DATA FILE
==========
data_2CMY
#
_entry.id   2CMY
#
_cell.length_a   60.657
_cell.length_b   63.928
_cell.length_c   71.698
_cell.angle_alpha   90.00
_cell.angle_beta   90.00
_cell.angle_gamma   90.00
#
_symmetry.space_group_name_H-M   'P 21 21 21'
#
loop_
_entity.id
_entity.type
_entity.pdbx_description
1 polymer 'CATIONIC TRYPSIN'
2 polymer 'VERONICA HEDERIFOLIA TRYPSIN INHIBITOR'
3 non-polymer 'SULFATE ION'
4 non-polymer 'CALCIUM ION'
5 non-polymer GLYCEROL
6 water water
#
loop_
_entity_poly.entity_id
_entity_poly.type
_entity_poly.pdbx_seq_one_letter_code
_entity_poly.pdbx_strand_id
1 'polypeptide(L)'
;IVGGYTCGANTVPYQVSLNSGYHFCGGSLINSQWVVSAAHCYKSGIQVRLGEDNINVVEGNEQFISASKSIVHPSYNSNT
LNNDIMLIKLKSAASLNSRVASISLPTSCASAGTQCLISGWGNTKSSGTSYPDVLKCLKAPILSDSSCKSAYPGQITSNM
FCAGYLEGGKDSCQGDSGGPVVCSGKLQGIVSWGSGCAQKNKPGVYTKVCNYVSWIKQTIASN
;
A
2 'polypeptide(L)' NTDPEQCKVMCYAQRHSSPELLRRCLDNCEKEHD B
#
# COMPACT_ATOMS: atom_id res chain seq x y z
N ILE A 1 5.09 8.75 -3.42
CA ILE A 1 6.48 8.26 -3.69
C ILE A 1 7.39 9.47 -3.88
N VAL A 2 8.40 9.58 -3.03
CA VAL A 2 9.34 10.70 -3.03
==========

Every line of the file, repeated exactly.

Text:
data_2CMY
#
_entry.id   2CMY
#
_cell.length_a   60.657
_cell.length_b   63.928
_cell.length_c   71.698
_cell.angle_alpha   90.00
_cell.angle_beta   90.00
_cell.angle_gamma   90.00
#
_symmetry.space_group_name_H-M   'P 21 21 21'
#
loop_
_entity.id
_entity.type
_entity.pdbx_description
1 polymer 'CATIONIC TRYPSIN'
2 polymer 'VERONICA HEDERIFOLIA TRYPSIN INHIBITOR'
3 non-polymer 'SULFATE ION'
4 non-polymer 'CALCIUM ION'
5 non-polymer GLYCEROL
6 water water
#
loop_
_entity_poly.entity_id
_entity_poly.type
_entity_poly.pdbx_seq_one_letter_code
_entity_poly.pdbx_strand_id
1 'polypeptide(L)'
;IVGGYTCGANTVPYQVSLNSGYHFCGGSLINSQWVVSAAHCYKSGIQVRLGEDNINVVEGNEQFISASKSIVHPSYNSNT
LNNDIMLIKLKSAASLNSRVASISLPTSCASAGTQCLISGWGNTKSSGTSYPDVLKCLKAPILSDSSCKSAYPGQITSNM
FCAGYLEGGKDSCQGDSGGPVVCSGKLQGIVSWGSGCAQKNKPGVYTKVCNYVSWIKQTIASN
;
A
2 'polypeptide(L)' NTDPEQCKVMCYAQRHSSPELLRRCLDNCEKEHD B
#
# COMPACT_ATOMS: atom_id res chain seq x y z
N ILE A 1 5.09 8.75 -3.42
CA ILE A 1 6.48 8.26 -3.69
C ILE A 1 7.39 9.47 -3.88
N VAL A 2 8.40 9.58 -3.03
CA VAL A 2 9.34 10.70 -3.03